Oh, I like this! Once Sodom have got their slowly chugging intro out of the way and they launch into Sodom & Gomorrah, I thought I was listening to an extreme album from the early eighties. This isn't late eighties thrash heyday material. It's early eighties heavy metal from the era when those extreme genres we know and love were still being defined. This reminds of early Sodom and satanic era Slayer too, but also the holy trinity of Venom, Bathory and Celtic Frost. It's fast but it's rough and dirty and evil and it isn't hard to see why this album is getting a heck of a lot praise.
Sodom has been Tom Angelripper for the longest time. He co-founded the band way back in 1982, when he was just the bass player. He also took over lead vocals in 1984 and he's fulfilled those two roles ever since, even if he still embarks on strange side projects, like his schlager band, Onkel Tom Angelripper, and his spaghetti Western themed band, the Desperados. However, this also marks the return of one Frank Blackfire on guitar, whose previous Sodom album was Agent Orange way back as 1989.
And, if that's what's making the difference here, I'm all for it. Maybe it's the fact that they've become a quartet for the first time on record, after almost four decades as a trio. Whatever it is, it's working wonderfully.
I've always liked Sodom but they've also always sat behind Destruction and Kreator in my mind. Even back in 1986, when I was devouring the second Speed Kills compilation, their contribution, Sepulchral Voice from the In the Sign of Evil EP, was hindered by the drummer failing utterly to keep up with the rest of the band. They got better, a lot better, but I was a big Destruction fan from their initial album and became a big Kreator fan after seeing them live when they toured Extreme Aggression. Sodom in my book were always third. This may change that.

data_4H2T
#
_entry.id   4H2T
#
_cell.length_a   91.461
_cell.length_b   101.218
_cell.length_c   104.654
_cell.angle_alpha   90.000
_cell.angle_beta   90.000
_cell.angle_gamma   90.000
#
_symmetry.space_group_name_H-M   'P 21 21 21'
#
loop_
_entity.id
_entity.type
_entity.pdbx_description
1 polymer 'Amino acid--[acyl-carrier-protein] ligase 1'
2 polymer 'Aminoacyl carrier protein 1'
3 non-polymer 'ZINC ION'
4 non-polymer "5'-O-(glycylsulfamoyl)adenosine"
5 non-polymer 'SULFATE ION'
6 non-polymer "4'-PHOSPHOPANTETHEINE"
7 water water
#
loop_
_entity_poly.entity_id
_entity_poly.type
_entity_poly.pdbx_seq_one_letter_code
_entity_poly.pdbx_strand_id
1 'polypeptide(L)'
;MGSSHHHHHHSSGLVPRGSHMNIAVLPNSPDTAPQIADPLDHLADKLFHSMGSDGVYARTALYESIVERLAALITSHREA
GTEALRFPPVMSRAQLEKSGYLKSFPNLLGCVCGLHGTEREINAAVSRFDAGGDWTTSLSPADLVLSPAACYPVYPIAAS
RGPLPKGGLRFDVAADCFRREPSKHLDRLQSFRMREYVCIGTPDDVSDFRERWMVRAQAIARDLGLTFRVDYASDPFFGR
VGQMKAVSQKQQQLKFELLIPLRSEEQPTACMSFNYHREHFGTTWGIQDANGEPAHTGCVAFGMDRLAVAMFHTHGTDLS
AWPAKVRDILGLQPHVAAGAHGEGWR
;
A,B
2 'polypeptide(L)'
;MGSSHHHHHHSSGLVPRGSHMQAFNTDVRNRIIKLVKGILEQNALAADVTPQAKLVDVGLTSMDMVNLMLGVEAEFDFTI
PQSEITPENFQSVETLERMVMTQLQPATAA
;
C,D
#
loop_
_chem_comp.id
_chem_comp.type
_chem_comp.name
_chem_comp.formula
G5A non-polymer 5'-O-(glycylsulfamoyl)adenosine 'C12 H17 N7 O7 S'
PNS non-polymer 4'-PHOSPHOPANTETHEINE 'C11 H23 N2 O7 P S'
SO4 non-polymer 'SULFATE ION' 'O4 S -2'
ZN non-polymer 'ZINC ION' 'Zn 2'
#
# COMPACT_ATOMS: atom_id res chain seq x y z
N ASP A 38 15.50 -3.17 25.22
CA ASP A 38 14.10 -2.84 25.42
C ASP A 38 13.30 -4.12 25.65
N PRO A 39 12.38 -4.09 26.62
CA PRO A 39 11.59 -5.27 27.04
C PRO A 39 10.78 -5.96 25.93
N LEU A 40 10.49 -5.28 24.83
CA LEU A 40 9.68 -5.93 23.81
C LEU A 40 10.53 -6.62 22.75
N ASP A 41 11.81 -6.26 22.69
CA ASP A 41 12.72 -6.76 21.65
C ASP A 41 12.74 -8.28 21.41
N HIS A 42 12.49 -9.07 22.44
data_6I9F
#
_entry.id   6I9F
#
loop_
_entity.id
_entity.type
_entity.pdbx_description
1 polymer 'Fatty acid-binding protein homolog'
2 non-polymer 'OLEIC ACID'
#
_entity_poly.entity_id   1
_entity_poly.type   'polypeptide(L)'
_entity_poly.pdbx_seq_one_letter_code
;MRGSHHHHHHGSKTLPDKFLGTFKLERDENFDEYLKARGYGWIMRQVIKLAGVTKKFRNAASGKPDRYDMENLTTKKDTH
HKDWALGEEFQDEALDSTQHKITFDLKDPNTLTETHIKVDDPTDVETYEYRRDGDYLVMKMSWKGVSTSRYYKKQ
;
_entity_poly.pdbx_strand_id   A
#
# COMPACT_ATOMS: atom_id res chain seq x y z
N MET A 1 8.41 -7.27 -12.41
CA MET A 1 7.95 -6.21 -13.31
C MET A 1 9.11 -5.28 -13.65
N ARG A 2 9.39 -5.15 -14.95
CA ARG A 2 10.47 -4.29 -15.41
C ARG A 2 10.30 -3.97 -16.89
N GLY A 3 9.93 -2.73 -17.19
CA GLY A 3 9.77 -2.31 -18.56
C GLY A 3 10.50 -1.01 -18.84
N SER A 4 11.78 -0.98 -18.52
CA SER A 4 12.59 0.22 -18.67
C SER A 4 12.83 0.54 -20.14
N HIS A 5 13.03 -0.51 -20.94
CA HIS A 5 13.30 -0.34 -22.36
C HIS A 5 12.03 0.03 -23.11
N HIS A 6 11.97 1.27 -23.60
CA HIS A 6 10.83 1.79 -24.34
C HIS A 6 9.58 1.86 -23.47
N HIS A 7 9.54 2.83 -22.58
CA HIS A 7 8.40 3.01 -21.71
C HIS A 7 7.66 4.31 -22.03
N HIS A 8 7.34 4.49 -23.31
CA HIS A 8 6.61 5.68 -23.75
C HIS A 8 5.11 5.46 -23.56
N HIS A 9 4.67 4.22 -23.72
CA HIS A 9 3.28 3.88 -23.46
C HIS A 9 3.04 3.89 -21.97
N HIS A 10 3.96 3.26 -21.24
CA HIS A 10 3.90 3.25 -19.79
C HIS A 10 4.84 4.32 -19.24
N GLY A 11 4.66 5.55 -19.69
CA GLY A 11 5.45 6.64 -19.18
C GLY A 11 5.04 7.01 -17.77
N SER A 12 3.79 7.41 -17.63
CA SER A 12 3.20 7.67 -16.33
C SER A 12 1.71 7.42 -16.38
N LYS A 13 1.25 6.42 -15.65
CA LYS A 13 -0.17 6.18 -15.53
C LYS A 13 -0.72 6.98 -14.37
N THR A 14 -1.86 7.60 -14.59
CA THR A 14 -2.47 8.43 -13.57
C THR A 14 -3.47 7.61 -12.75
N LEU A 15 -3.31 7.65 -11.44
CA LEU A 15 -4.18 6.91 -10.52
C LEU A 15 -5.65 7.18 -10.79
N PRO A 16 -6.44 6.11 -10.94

Wow, this takes me back. There's a lot of proto-black metal in Sodom & Gomorrah, but Euthanasia is straight ahead thrash with bare bones production and a vocal style that reminds more of Hell Awaits-era Slayer than Bathory. It's the sort of song that we'd have believed was recklessly fast in 1984 before our expectations were changed forever by Reign in Blood. Now it impresses as much for a dirty feel as for its pace. It sounds like it was recorded on a four track in a shed but recorded well, given the crazy technical limitations of the time.
This sort of proto-extreme exploration continues throughout. The title track kicks off with feedback and distortion reminiscent of Hellhammer but then becomes a slow rendition of the Inspector Gadget theme tune, as if channelling Destruction's sense of humour. When it gets moving, it reminds of early Onslaught. Indoctrination starts out like Motörhead and adds Discharge, who are quite the common thread here. The speedy Glock 'n' Roll is early Slayer with a firm side of Discharge. Occult Perpetrator merges Discharge with Celtic Frost. For a while, Friendly Fire is pure Discharge but it adds Bathory.
Sodom & Gomorrah was always going to be my favourite song here, from the moment it kicked in, but there are quite a few others that I adored from my first listen. I particularly liked Occult Perpetrator, Euthanasia and the way Waldo & Pigpen begins with real delicacy but also heaviness that steadfastly refuses to get on with things. When it finally does, it doesn't warn us that the unbearably slow will be suddenly ramped up to evil Venom territory musically and Sodom's incessant war theme lyrically. The Harpooneer is particularly strong too, even at over seven minutes.
I really dig this album. It's yet another one to look back from 2020 to the fertile eighties but not to a usual spot. This is an unusual nostalgic album and it's right up my alley. If you remember those proto-extreme metal years with fondness, it's probably right up your alley too.